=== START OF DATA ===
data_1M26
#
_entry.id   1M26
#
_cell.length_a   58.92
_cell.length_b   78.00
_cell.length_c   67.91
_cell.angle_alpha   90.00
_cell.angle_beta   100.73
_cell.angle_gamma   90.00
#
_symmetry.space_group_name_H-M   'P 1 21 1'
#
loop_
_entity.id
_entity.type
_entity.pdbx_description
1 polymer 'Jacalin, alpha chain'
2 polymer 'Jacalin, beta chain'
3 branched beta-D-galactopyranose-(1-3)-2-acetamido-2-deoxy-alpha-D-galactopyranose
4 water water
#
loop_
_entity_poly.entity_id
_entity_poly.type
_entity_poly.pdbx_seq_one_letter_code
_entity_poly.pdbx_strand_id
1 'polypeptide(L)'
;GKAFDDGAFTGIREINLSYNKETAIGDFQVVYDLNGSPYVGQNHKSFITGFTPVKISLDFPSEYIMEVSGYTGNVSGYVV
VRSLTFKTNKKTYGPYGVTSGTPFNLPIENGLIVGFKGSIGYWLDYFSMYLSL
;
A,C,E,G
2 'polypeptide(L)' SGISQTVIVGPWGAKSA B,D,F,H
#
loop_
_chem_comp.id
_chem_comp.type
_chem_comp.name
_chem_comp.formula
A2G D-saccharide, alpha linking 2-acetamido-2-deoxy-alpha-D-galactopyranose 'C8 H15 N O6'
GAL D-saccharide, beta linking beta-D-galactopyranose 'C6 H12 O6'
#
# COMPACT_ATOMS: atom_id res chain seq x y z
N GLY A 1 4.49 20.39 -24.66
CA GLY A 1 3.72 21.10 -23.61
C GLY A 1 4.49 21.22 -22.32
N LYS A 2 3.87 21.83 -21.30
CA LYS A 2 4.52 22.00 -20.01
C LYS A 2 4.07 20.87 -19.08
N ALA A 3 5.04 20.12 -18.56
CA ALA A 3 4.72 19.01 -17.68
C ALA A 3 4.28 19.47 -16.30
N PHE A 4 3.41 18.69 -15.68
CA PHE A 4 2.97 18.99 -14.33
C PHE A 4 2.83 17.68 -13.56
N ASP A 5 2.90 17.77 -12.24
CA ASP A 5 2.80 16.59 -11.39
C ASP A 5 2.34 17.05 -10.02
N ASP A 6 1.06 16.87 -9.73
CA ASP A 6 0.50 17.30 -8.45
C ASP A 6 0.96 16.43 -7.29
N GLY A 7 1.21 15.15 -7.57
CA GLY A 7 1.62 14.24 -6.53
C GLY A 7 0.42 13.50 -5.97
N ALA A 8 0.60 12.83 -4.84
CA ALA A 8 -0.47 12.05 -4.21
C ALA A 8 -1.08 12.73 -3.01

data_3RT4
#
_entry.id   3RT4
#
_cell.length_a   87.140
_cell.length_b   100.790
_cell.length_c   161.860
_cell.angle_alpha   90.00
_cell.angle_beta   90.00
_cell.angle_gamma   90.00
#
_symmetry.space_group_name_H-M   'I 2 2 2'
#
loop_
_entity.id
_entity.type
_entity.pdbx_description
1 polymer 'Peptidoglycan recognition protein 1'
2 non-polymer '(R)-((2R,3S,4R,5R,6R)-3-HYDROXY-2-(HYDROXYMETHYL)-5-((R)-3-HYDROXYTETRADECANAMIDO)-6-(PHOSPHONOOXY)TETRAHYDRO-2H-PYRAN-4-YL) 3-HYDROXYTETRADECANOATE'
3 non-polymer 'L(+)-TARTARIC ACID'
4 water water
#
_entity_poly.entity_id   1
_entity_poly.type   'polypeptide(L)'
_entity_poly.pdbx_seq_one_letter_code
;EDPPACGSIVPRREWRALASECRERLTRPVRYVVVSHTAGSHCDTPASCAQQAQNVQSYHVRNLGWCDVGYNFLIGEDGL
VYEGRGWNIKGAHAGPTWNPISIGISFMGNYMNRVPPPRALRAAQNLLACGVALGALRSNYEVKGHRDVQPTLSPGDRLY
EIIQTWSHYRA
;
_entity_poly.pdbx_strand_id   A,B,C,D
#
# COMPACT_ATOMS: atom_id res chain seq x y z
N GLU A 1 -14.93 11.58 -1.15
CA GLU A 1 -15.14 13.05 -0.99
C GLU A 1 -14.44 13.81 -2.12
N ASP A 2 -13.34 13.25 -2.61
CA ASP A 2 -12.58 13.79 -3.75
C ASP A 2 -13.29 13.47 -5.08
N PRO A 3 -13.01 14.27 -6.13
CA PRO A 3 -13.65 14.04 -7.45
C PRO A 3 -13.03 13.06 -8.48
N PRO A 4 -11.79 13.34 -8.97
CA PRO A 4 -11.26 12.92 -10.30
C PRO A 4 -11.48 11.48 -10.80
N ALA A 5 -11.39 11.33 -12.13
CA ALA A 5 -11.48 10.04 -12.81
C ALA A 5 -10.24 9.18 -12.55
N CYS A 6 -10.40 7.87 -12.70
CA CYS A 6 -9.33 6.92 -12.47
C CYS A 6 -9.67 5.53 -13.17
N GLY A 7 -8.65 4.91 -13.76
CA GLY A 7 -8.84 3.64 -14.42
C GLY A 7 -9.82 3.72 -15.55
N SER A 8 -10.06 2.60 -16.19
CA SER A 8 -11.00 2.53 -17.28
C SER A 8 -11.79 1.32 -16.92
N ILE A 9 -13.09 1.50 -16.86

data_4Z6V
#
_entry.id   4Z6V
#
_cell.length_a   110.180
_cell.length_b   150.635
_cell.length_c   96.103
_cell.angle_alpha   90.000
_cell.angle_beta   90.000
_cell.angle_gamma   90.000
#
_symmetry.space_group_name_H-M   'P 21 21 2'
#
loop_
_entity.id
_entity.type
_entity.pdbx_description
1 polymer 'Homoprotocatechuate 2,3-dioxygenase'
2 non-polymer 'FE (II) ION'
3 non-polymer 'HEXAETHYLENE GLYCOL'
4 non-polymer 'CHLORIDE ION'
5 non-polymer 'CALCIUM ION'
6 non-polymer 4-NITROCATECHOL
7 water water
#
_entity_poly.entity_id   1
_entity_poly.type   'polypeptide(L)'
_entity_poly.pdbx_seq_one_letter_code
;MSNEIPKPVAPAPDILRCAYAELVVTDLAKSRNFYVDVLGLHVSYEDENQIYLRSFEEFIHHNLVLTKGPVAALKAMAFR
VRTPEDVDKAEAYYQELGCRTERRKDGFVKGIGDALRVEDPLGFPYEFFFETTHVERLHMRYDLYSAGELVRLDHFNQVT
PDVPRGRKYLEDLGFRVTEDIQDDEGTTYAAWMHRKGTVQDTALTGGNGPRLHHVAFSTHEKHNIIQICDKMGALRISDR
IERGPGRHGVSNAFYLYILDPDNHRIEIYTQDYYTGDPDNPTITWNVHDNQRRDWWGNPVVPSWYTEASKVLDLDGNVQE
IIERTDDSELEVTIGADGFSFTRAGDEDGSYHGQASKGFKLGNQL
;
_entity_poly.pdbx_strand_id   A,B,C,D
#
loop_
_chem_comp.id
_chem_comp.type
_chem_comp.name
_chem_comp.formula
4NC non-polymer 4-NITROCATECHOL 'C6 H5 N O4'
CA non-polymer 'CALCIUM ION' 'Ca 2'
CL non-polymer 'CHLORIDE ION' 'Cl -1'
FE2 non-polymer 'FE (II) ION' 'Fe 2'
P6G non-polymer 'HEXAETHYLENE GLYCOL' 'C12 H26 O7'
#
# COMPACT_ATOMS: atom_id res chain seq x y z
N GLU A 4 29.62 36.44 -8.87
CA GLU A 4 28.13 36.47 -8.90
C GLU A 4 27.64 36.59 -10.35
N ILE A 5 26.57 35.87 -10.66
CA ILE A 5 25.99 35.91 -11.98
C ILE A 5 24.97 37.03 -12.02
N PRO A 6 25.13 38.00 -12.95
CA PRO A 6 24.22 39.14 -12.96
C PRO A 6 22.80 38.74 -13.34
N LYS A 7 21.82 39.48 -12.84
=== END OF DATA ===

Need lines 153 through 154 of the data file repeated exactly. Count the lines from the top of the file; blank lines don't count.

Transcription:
;MSNEIPKPVAPAPDILRCAYAELVVTDLAKSRNFYVDVLGLHVSYEDENQIYLRSFEEFIHHNLVLTKGPVAALKAMAFR
VRTPEDVDKAEAYYQELGCRTERRKDGFVKGIGDALRVEDPLGFPYEFFFETTHVERLHMRYDLYSAGELVRLDHFNQVT